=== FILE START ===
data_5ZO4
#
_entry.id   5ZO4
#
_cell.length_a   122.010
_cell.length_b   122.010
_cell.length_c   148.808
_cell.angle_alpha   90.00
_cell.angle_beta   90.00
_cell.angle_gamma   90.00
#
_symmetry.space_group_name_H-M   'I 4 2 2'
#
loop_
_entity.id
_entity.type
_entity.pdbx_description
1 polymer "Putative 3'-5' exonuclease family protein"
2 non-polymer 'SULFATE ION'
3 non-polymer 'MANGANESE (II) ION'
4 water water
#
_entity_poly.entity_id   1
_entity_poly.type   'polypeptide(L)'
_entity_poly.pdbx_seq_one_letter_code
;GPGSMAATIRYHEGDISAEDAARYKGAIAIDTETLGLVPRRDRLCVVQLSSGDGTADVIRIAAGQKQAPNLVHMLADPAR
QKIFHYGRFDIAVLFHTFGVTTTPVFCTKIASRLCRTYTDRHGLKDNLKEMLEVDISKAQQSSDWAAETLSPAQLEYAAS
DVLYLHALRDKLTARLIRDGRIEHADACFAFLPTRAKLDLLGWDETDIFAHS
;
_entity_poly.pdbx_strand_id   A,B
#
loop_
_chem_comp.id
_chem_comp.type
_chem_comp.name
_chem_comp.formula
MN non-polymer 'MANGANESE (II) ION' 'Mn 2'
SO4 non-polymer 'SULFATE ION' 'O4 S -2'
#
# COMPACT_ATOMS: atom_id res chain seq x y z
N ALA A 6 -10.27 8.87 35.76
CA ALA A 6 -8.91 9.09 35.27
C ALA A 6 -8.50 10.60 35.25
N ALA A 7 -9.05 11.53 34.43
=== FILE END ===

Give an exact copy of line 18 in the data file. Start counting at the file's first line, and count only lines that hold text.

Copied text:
1 polymer "Putative 3'-5' exonuclease family protein"